The author has an amazing ability to transport the reader thousands of miles into the Nepali wild. The audio is also fantastic, the reader clear, and there are some lovely sounds added to really entrench the listener in the environment. An extremely professional production all around!
Certainly recommend this one!
At first I was attracted to this book by the beautiful cover and the fact that Nepal sounded interesting. When I received the book I was impressed with the quality of the paper and good, clear print. It is unusual to have photos and this really added to my enjoyment. The character of each child is shown clearly by how they react to their situation and each time I came to the end of a chapter, I wanted to carry on for another. I haven't read a novel set in Nepal before and by the end, not only had I enjoyed their adventure, but I knew more about the people, animals and plants in this country.
This is an adventure story for adults and young adults. It is a breathlessly exciting page-turner, in the long tradition of quest stories.
The complex and shifting relationships of the three main protagonists – Alex and James, and their engaging girl companion Bim – are put to the test as they work their way through the beautiful and dangerous Nepalese landscape. They know what they have to do, but not what they will be required to face. Perils confront them at every turn, some natural, others man-made. The Nepalese landscape – presented in vivid and almost tactile clarity – can be beautiful, but also menacing.
In many adventure stories the characters are the main interest and the setting is little more than a lifeless backcloth; or the landscape is the writer’s real subject and the protagonists are anaemic stereotypes whose only purpose is to move the story forward. But here the characterisation is enmeshed within the action and the setting. Without noticing, readers find themselves caring about the characters, anxious when they are separated, comforted when they are reunited.
The author is a traveller. She writes about places and people she knows well, so there is an integrity in her writing and a total authenticity in the heft and feel of the story. So her accounts of the wildlife, the valleys and mountains and rivers, and the people the three main characters come across, have truth in them.
Victor Watson, editor of The Cambridge Guide to Children's Books in English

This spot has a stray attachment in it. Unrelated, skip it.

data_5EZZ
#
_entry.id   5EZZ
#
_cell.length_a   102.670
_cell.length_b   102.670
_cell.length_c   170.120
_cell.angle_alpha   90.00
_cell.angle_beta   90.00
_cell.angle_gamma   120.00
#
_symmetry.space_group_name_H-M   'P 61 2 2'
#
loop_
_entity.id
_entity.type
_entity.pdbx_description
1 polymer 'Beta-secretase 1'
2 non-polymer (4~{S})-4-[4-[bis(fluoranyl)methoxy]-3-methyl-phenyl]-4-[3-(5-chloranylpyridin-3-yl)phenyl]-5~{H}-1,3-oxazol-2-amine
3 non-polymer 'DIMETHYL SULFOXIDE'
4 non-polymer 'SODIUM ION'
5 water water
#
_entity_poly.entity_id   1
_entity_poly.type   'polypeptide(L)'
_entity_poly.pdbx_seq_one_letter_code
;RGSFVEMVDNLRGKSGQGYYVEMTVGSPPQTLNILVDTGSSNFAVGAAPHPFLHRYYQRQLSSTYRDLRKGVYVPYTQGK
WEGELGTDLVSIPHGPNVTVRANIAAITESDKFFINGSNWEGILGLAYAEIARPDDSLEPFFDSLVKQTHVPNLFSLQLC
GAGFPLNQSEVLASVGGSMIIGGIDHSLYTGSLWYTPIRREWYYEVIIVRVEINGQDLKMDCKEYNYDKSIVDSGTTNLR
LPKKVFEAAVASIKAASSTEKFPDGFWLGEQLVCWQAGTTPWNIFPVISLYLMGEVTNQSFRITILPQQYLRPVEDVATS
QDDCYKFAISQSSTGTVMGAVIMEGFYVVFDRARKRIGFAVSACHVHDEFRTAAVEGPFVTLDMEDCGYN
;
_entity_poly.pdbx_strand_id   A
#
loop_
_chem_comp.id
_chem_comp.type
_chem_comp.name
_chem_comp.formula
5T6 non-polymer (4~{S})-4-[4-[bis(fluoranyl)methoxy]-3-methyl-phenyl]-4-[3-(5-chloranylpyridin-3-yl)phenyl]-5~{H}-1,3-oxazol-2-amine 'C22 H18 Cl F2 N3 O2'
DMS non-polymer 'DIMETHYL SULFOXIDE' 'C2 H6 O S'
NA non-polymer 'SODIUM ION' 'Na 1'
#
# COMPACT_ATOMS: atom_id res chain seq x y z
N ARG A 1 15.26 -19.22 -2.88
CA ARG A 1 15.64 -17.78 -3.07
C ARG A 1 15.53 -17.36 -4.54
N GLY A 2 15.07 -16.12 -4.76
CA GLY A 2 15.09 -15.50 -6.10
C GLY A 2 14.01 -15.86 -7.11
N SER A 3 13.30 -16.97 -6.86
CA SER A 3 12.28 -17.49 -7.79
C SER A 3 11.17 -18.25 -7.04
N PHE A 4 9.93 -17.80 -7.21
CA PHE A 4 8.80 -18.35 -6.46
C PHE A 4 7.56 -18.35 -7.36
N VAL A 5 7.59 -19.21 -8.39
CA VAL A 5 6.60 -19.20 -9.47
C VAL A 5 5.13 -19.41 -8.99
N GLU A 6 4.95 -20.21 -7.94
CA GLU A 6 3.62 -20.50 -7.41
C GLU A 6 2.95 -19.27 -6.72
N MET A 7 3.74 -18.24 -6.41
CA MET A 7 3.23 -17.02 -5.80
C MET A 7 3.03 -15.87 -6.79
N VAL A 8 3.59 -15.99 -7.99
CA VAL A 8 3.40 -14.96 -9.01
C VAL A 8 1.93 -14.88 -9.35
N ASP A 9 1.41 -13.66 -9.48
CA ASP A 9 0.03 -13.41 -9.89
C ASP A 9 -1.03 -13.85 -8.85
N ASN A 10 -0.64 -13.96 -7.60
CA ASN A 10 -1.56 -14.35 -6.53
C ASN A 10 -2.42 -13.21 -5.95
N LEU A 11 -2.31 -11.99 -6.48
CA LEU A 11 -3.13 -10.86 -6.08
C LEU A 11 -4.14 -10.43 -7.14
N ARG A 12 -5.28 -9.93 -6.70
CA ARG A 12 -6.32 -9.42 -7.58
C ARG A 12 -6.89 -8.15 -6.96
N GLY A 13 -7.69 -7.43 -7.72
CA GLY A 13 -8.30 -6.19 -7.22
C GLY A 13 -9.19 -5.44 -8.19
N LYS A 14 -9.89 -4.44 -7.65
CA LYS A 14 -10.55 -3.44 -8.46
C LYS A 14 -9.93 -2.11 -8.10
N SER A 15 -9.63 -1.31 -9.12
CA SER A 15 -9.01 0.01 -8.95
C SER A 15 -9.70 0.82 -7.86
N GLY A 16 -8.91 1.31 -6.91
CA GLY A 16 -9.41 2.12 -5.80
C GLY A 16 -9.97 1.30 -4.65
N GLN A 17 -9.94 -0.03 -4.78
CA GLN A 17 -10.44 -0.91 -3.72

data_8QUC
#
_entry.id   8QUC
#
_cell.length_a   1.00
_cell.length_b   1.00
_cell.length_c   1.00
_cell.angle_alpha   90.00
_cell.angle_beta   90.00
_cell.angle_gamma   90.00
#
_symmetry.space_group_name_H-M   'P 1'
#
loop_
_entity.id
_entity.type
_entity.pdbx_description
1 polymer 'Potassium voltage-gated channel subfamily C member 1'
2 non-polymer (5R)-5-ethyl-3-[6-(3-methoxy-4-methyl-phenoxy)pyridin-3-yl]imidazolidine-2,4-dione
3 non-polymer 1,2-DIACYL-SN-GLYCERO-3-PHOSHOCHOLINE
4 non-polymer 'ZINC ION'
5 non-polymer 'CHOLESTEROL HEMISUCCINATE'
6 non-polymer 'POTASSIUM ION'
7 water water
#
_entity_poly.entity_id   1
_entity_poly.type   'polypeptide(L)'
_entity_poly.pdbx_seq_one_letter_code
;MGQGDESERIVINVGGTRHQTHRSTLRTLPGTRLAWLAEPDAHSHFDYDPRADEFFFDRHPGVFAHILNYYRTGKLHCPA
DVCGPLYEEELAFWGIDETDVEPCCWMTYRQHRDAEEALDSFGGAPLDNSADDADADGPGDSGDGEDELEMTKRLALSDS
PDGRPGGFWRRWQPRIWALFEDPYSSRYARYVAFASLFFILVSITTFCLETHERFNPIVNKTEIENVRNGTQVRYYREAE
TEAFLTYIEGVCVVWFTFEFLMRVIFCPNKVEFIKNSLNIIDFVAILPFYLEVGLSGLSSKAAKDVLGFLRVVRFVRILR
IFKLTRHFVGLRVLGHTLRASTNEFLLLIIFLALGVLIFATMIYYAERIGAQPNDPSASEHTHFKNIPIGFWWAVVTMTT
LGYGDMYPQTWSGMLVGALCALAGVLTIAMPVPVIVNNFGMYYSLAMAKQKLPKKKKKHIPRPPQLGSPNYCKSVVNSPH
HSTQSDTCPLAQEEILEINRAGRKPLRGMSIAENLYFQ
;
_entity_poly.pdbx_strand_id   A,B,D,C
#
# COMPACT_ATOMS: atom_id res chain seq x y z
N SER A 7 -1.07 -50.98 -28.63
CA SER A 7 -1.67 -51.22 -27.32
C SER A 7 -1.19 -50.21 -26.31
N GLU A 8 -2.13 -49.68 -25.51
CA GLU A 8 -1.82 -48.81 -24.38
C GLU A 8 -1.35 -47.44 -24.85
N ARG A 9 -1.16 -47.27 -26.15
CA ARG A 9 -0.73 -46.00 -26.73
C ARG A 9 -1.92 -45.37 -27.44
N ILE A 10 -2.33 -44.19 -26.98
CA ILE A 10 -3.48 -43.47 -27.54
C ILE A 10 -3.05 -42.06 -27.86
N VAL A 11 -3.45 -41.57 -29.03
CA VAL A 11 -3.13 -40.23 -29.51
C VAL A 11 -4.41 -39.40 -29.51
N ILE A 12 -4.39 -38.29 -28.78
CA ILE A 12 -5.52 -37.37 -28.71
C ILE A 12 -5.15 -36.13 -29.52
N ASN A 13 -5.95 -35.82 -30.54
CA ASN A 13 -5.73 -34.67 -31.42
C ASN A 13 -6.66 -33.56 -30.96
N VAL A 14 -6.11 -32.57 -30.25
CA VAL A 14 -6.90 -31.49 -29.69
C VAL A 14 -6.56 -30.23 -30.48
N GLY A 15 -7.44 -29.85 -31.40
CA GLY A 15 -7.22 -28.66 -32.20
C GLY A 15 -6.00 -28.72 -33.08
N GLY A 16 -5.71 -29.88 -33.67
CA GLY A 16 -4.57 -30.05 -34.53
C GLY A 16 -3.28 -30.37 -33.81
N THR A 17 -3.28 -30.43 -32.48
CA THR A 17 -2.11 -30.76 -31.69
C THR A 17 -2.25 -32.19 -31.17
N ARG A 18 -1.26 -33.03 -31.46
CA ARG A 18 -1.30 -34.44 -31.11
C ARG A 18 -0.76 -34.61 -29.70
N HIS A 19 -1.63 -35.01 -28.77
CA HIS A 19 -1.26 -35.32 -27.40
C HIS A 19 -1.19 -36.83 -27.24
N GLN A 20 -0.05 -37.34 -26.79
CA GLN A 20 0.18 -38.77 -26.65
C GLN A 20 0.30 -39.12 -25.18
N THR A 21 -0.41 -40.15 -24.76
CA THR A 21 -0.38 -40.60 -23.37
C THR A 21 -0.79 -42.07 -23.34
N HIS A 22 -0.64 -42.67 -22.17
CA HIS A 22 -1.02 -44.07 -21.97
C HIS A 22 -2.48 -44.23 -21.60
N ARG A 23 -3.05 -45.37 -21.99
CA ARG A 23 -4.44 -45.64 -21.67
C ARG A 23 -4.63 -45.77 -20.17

In this fast-moving adventure story, the unthinkable happens several times over! From a plane crash landing in the remote mountains of western Nepal, we follow Alex, Bim and James as they escape from the wreckage, crossing terrifying torrents and battling through dense forests – where bears are the least of their problems. This is more than the story about three children trying to find their parents again. It’s also a glimpse into the wicked world of underground trading in animal parts and a quest to bring wildlife-killing criminals to justice.
Anna Robinson-Pant, Professor of Education and UNESCO Chair in Adult Literacy
From looking at the cover of the book I wouldn’t normally have chosen to listen to this audiobook. However I am pleased I did.
It is very interesting learning about Nepal and the characters surviving in the Himalayas. I didn’t like James's character because he farts a lot at the beginning and is mostly talking about food at inappropriate times. However I liked Alex's character and I liked the other main characters. I liked how Alex was so knowledgeable about animals and plants and ecological and animal welfare.
I think Jane’s voice is really good and the book is well read and easy to understand and enjoyable to listen to. Her reading is a lot better in my opinion than some other audiobooks I have listened to on audible and the library app.
The photos in the accompanying PDF really help the listener to visualise what some of the things and places in the book would look like and is a helpful addition. On the PDF I learnt that Jane had taken most of the pictures herself and written what they are. This validates her knowledge of Nepal and the animals and culture.
This book has an enjoyable story but also a serious animal welfare theme and interesting setting.
Himalayan Heist, a YA book by Jane Wilson-Howarth, is about three teenagers stranded in the Himalayas after a small plane crash. They make their way over treacherous mountain passes, through dense forests, and over rickety bridges and icy, glacial rivers. They struggle with finding their way and enough food to eat, while facing off with smugglers, bandits, and wild animals. The story moves quickly from adventure to adventure and the kids, though prone to squabbling and errors in judgement, are able to eventually work together to find their way to safety and foil the plans of some very shady smugglers. The book was read by the author who has a lovely British accent.
Sheri Amsel, author, illustrator, science educator
This a fast-paced and gripping adventure story is set in the Himalayan kingdom of Nepal. Jane Wilson-Howarth clearly has an amazing knowledge of Nepal and the details of wildlife and landscape add to the richness of the storytelling. She tackles difficult subjects such as climate change and the trade in rare wild animals but the story never loses its momentum. Alex and James and their Nepali friend Bim survive crashes, captures and the hazardous landscape on their journey through the mountains. The reading is never dull and includes sound effects from Nepal to give it a sense of the real place.
Wonderful narration of a lively story with great characters
Lizbeth Meredith (author)